At the moment the greatest catalyst for change has to be the current stable economic conditions. These are allowing companies to plan for the future and invest in a more sustainable way than has been possible for some time. By developing a clear career path for workers these forward thinking companies are more likely to attract the top talent the sector needs and set an example to others who want to do the same.

All these positive initiatives are designed to create a brighter future, however, recruitment companies are struggling to deal with a considerable skill and labour gap today. Many employers are therefore turning their attention overseas and sourcing plumbers, carpenters and other skilled labour from countries that joined the European Union last year such as Latvia, Poland and Slovakia.

Creative Approaches
In my role as the recently elected national chair for the REC TEC sector group, I have witnessed a number of creative approaches. There is considerable investment from agencies into projects designed to meet the ongoing employment challenges faced by the construction industry.

There are ‘boutique’ recruitment agencies specialising in certain areas that have introduced independent employee assessments, audits and worker counselling, aimed at both improving employee relations and developing stronger staff retention.

At the same time many larger recruiters have set up ‘kick-start’ training programmes to rapidly up-skill candidates in areas such as computer aided design and engineering setting out. Training programmes and improved employee support are not new ideas, but historically the recruitment industry struggled to see the return in this type of long-term candidate investment.

These new approaches should be applauded but the basics are just as important. The most successful agency/client relationships are those that are a partnership enabling the agency to really understand the client’s business. It is only by forming strong bonds and generating relationships built on trust and mutual value that everyone’s needs can be satisfied.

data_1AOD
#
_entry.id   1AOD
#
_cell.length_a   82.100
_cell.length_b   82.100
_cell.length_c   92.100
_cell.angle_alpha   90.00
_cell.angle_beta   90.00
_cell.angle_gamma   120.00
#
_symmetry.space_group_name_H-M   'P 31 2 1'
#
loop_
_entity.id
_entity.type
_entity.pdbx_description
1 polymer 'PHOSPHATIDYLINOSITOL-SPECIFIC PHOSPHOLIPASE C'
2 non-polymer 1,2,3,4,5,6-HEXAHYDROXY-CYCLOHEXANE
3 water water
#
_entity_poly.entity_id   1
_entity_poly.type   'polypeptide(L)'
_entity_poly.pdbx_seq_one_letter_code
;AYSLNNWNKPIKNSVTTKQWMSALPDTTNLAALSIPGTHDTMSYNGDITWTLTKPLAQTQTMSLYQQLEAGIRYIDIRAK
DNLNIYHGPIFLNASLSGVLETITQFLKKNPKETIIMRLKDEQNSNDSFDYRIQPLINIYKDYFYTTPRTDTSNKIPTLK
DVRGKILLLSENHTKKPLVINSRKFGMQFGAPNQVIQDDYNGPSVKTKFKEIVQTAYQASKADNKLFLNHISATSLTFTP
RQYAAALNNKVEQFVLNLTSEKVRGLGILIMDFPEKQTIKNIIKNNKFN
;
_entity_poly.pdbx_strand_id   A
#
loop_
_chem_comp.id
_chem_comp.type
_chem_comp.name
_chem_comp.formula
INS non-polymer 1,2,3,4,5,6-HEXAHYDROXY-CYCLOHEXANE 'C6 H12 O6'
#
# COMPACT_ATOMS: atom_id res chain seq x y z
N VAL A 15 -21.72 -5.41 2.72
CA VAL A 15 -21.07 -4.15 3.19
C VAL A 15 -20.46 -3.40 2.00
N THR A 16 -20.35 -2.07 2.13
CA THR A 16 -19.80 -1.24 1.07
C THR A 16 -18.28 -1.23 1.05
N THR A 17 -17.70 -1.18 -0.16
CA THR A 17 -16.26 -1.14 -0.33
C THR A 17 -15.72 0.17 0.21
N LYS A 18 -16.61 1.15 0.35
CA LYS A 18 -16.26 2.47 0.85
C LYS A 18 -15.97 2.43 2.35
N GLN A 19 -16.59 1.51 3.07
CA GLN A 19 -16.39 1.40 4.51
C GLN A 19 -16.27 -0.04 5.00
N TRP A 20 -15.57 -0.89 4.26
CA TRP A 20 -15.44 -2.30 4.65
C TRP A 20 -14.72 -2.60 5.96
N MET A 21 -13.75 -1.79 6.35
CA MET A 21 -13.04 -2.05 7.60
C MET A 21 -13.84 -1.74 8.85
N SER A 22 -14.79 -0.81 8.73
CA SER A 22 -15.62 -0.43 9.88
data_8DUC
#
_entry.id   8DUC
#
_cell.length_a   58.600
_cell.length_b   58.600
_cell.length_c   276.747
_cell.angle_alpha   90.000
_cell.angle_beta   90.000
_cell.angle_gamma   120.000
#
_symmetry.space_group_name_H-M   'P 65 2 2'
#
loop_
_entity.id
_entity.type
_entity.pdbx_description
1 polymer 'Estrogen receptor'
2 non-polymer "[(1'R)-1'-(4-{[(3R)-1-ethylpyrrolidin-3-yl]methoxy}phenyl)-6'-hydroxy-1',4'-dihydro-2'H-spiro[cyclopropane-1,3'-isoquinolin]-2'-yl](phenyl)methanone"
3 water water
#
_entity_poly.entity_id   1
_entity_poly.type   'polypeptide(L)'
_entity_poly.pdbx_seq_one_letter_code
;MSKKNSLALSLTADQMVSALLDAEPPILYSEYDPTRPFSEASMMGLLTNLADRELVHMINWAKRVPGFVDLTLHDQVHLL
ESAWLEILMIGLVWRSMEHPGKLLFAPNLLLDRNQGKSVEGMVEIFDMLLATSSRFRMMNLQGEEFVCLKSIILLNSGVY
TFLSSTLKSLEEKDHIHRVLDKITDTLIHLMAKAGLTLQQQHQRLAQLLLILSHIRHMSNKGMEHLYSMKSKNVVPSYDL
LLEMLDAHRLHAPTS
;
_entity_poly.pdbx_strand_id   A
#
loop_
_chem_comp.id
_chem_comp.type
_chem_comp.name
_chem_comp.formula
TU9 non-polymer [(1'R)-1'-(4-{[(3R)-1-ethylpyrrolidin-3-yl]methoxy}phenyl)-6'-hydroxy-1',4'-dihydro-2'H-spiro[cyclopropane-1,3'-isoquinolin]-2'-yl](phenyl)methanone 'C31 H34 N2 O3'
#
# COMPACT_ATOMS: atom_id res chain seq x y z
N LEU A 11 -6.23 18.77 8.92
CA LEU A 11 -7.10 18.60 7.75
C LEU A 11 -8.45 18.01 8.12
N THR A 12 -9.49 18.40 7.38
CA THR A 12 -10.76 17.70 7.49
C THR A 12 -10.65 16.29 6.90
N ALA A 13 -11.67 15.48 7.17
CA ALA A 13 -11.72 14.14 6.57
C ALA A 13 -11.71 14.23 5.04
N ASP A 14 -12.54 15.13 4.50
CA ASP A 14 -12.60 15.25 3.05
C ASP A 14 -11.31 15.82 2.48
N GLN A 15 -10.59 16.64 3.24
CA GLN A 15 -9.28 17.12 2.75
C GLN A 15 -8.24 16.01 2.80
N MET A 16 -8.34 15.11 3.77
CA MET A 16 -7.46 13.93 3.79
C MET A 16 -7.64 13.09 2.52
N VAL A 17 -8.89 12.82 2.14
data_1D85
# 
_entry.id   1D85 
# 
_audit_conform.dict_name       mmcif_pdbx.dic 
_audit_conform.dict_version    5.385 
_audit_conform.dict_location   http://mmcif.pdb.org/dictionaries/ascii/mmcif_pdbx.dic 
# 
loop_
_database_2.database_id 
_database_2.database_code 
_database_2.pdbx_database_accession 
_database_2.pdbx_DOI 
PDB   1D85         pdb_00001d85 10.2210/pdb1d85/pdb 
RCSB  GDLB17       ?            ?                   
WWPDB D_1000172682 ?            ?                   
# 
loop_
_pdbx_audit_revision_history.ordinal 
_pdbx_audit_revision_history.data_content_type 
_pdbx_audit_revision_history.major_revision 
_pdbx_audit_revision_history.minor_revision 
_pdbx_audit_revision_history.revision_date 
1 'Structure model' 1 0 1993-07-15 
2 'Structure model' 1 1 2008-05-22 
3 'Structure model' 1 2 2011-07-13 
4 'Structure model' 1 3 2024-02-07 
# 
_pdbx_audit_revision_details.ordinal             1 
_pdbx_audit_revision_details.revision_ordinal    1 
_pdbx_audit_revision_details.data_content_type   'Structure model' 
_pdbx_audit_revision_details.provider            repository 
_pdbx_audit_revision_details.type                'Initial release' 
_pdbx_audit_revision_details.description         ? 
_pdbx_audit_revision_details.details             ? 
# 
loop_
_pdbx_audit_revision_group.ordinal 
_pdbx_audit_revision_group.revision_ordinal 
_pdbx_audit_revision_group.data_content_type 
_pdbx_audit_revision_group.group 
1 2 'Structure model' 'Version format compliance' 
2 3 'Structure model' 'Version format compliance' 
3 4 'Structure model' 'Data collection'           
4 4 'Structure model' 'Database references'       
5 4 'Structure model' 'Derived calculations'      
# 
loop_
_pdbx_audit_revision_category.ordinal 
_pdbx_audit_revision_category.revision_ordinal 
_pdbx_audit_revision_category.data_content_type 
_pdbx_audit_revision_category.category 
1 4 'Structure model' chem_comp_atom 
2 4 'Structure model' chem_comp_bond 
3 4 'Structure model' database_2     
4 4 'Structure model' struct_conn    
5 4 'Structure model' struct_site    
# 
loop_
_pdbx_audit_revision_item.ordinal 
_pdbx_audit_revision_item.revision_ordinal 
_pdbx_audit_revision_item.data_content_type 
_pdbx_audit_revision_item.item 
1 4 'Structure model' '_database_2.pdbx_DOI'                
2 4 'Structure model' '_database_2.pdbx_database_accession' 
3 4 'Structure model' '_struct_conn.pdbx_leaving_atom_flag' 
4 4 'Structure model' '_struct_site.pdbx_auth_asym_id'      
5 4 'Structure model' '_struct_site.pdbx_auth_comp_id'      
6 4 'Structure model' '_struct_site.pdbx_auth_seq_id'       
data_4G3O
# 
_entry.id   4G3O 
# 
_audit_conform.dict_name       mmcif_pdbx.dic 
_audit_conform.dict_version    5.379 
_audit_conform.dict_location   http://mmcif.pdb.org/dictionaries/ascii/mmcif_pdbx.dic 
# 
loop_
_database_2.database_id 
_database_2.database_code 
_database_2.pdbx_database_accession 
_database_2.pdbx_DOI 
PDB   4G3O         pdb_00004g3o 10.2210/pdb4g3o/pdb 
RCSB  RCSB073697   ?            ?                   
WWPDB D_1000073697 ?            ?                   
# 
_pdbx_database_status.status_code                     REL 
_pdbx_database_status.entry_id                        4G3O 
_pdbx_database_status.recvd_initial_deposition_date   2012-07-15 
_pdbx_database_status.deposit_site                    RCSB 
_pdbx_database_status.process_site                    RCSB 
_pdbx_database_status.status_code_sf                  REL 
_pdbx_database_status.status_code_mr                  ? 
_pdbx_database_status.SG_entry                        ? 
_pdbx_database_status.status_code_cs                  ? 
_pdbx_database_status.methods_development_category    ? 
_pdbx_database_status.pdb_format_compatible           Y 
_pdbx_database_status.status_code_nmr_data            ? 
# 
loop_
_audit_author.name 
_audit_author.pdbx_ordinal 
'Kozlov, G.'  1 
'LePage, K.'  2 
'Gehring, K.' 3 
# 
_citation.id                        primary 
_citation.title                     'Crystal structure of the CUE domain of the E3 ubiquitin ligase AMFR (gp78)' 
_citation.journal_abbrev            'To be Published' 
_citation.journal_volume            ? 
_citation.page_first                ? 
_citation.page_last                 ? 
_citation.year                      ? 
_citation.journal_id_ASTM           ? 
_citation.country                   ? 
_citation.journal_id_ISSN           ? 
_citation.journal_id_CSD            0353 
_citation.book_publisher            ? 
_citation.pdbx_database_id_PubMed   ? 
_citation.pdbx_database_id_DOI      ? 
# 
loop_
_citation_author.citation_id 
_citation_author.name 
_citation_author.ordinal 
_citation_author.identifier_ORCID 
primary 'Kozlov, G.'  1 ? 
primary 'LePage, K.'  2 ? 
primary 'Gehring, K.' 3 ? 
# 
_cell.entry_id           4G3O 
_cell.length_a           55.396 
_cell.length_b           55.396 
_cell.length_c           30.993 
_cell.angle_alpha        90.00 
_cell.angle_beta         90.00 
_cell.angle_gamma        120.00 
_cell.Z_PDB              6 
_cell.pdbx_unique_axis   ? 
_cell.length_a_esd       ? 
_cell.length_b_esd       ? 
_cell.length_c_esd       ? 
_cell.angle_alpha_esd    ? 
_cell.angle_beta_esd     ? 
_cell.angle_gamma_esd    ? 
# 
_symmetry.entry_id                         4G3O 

Recruiters looking to attract new talent and raise standards among existing workers are beginning to work closely with the likes of Constructing Excellence, Construction Industry Training Board and the Engineering Construction Industry Training Board. There is even talk of agency led apprenticeships in the near future.

Alongside individual member initiatives to improve skills and professionalism within the industry, the recruitment trade association has recently launched ‘REC Audited’. The scheme is comprised of 125 auditable criteria to ensure compliance with the 1973 Employment Agency Act as well as the REC’s own Code of Good Recruitment Practice. It is important to look for the ‘REC Audited’ logo, which the REC has developed to ensure that agencies work to the highest operational standards.

The construction industry is in relatively good health today, but we don’t want to neglect the foundations. Employers and recruiters have an important role to play to ensure the industry continues to prosper by investing in its future.  CT-E

Trevor Rees is business development director of Malla Recruitment and a board member of the Recruitment and Employment Confederation’s (REC) Technical, Engineering and Construction group (TEC).To contact Trevor Rees at Malla Recruitment call +44 (02920) 475480 or email: trevor.rees@malla.com, or REC http://www.rec.uk.com